June 2017
Volume 58, Issue 8
Open Access
ARVO Annual Meeting Abstract  |   June 2017
Hyperbaric Therapy for Central Retinal Artery Occlusion: Is It Really Worth It? A Cost Benefit Analysis

Author Affiliations & Notes
  • Paymohn Mahdavi
    Ophthalmology, New York Medical College, New York, New York, United States
  • Brett P Bielory
    Ophthalmology, New York Medical College, New York, New York, United States
  • Robert G Josephberg
    Ophthalmology, New York Medical College, New York, New York, United States
  • Footnotes
    Commercial Relationships   Paymohn Mahdavi, None; Brett Bielory, None; Robert Josephberg, None
  • Footnotes
    Support  None
Investigative Ophthalmology & Visual Science June 2017, Vol.58, 3647. doi:
  • Views
  • Share
  • Tools
    • Alerts
      ×
      This feature is available to Subscribers Only
      Sign In or Create an Account ×
    • Get Citation

      Paymohn Mahdavi, Brett P Bielory, Robert G Josephberg; Hyperbaric Therapy for Central Retinal Artery Occlusion: Is It Really Worth It? A Cost Benefit Analysis

      . Invest. Ophthalmol. Vis. Sci. 2017;58(8):3647.

      Download citation file:


      © ARVO (1962-2015); The Authors (2016-present)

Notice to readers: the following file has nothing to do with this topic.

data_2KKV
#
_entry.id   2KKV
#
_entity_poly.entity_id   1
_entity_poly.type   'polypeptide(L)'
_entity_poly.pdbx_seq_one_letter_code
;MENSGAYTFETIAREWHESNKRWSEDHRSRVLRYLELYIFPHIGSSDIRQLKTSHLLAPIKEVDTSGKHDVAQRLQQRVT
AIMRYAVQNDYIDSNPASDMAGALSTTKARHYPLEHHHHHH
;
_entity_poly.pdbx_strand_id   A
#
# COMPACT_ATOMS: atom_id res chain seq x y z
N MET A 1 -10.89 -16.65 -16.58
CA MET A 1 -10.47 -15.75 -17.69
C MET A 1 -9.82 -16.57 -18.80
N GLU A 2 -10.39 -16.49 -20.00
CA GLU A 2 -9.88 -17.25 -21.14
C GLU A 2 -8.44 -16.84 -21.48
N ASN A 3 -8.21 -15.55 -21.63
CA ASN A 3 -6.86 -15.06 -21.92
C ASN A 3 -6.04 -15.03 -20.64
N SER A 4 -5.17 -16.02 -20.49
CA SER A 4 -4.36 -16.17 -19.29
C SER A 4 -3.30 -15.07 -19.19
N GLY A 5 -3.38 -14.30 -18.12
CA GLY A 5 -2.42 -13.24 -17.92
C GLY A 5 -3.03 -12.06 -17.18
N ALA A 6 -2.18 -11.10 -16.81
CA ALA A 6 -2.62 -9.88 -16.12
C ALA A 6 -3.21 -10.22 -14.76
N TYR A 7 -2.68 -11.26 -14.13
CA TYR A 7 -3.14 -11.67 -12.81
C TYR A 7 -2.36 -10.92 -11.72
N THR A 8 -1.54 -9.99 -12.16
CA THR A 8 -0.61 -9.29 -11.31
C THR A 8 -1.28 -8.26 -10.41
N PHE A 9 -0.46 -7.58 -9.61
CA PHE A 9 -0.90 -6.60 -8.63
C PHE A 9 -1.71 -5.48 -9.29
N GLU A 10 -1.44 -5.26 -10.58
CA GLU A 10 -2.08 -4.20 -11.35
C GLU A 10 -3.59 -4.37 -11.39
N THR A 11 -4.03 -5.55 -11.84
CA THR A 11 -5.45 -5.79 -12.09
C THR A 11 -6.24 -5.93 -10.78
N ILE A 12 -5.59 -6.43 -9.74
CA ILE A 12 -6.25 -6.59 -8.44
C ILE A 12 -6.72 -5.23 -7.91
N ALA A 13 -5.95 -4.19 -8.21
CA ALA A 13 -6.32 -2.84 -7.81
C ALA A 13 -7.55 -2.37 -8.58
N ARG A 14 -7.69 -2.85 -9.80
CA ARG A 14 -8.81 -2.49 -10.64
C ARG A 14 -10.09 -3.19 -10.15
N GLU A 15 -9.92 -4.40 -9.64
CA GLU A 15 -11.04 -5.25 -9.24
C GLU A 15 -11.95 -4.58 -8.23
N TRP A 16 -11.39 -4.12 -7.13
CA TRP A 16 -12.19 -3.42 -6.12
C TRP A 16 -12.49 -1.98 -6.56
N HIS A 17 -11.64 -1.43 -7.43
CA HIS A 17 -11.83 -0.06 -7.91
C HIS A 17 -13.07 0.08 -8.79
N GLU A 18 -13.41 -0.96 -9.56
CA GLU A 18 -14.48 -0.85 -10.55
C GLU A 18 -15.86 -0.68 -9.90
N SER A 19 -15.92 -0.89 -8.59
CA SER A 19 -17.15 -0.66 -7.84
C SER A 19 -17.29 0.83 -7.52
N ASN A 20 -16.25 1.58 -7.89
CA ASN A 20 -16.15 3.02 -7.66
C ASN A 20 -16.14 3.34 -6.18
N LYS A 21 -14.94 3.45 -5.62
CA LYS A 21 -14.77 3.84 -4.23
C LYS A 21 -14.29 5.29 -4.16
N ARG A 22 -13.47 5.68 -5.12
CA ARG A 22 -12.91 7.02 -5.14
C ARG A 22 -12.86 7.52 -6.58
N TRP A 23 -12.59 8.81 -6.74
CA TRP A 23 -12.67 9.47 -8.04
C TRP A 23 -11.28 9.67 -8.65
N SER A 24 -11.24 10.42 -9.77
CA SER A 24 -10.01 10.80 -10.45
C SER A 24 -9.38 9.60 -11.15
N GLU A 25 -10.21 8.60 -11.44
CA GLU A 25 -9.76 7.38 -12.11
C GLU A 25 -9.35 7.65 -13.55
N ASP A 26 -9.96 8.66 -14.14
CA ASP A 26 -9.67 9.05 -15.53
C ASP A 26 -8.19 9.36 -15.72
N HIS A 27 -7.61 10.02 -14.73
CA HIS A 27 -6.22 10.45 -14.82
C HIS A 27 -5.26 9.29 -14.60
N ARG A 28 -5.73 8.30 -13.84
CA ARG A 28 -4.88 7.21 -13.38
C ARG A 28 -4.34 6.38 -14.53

×
  • Supplements
Abstract

Purpose : To study the influence of hyperbaric oxygen therapy (HBOT) for central retinal artery occlusion (CRAO), specifically cost-benefit analysis, quality of life improvement and healthcare associated roadblocks.

Methods : Four subjects with CRAO treated with HBOT at Westchester Medical Center between 2012 and 2015 were identified. Variables investigated included time of onset of symptoms to time of arrival, Door-To-Chamber (DTC) time, number of treatments, visual acuity, average cost of treatment and average hospital stay.

Results : 50% of patients who underwent treatment had no improvement in visual acuity while 50% had limited recovery. 100% of patients (4/4) reported no improvement in quality of life. Average time to presentation was 11.85 hours (711 minutes). Average DTC was 8.25 hours (495 minutes). Average total cost including treatment and hospital stay was $17,826/patient.

Conclusions : Poor cost-to-benefit ratio and a strain on hospital resources make HBOT an inadequate treatment modality for CRAO.

This is an abstract that was submitted for the 2017 ARVO Annual Meeting, held in Baltimore, MD, May 7-11, 2017.

×
×

This PDF is available to Subscribers Only

Sign in or purchase a subscription to access this content. ×

You must be signed into an individual account to use this feature.

×